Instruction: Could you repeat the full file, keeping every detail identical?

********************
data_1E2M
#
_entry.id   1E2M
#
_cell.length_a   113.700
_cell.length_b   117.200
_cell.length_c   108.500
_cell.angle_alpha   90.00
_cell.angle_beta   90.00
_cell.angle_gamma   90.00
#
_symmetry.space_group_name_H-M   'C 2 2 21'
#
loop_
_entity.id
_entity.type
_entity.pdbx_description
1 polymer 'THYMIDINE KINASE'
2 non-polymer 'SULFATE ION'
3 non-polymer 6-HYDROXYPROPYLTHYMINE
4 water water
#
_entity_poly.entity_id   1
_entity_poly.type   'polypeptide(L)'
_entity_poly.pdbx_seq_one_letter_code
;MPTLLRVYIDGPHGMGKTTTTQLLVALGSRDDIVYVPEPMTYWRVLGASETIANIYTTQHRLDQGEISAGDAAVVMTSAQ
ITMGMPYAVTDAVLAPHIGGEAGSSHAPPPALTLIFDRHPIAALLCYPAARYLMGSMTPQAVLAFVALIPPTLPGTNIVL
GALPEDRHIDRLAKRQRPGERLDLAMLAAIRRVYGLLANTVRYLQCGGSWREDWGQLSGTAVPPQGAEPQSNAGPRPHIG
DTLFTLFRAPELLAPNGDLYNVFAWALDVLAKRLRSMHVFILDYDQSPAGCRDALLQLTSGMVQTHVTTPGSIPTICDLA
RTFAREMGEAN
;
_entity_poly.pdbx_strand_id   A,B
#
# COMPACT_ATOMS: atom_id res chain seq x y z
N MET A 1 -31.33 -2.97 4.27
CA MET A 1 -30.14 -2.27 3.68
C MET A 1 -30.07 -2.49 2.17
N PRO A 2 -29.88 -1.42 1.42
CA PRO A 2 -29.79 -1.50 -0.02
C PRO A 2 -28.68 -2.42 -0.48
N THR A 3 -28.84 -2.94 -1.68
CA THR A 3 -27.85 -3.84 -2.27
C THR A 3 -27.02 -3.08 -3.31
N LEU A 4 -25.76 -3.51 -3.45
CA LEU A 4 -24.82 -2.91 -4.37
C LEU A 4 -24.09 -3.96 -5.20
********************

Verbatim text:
data_1E2M
#
_entry.id   1E2M
#
_cell.length_a   113.700
_cell.length_b   117.200
_cell.length_c   108.500
_cell.angle_alpha   90.00
_cell.angle_beta   90.00
_cell.angle_gamma   90.00
#
_symmetry.space_group_name_H-M   'C 2 2 21'
#
loop_
_entity.id
_entity.type
_entity.pdbx_description
1 polymer 'THYMIDINE KINASE'
2 non-polymer 'SULFATE ION'
3 non-polymer 6-HYDROXYPROPYLTHYMINE
4 water water
#
_entity_poly.entity_id   1
_entity_poly.type   'polypeptide(L)'
_entity_poly.pdbx_seq_one_letter_code
;MPTLLRVYIDGPHGMGKTTTTQLLVALGSRDDIVYVPEPMTYWRVLGASETIANIYTTQHRLDQGEISAGDAAVVMTSAQ
ITMGMPYAVTDAVLAPHIGGEAGSSHAPPPALTLIFDRHPIAALLCYPAARYLMGSMTPQAVLAFVALIPPTLPGTNIVL
GALPEDRHIDRLAKRQRPGERLDLAMLAAIRRVYGLLANTVRYLQCGGSWREDWGQLSGTAVPPQGAEPQSNAGPRPHIG
DTLFTLFRAPELLAPNGDLYNVFAWALDVLAKRLRSMHVFILDYDQSPAGCRDALLQLTSGMVQTHVTTPGSIPTICDLA
RTFAREMGEAN
;
_entity_poly.pdbx_strand_id   A,B
#
# COMPACT_ATOMS: atom_id res chain seq x y z
N MET A 1 -31.33 -2.97 4.27
CA MET A 1 -30.14 -2.27 3.68
C MET A 1 -30.07 -2.49 2.17
N PRO A 2 -29.88 -1.42 1.42
CA PRO A 2 -29.79 -1.50 -0.02
C PRO A 2 -28.68 -2.42 -0.48
N THR A 3 -28.84 -2.94 -1.68
CA THR A 3 -27.85 -3.84 -2.27
C THR A 3 -27.02 -3.08 -3.31
N LEU A 4 -25.76 -3.51 -3.45
CA LEU A 4 -24.82 -2.91 -4.37
C LEU A 4 -24.09 -3.96 -5.20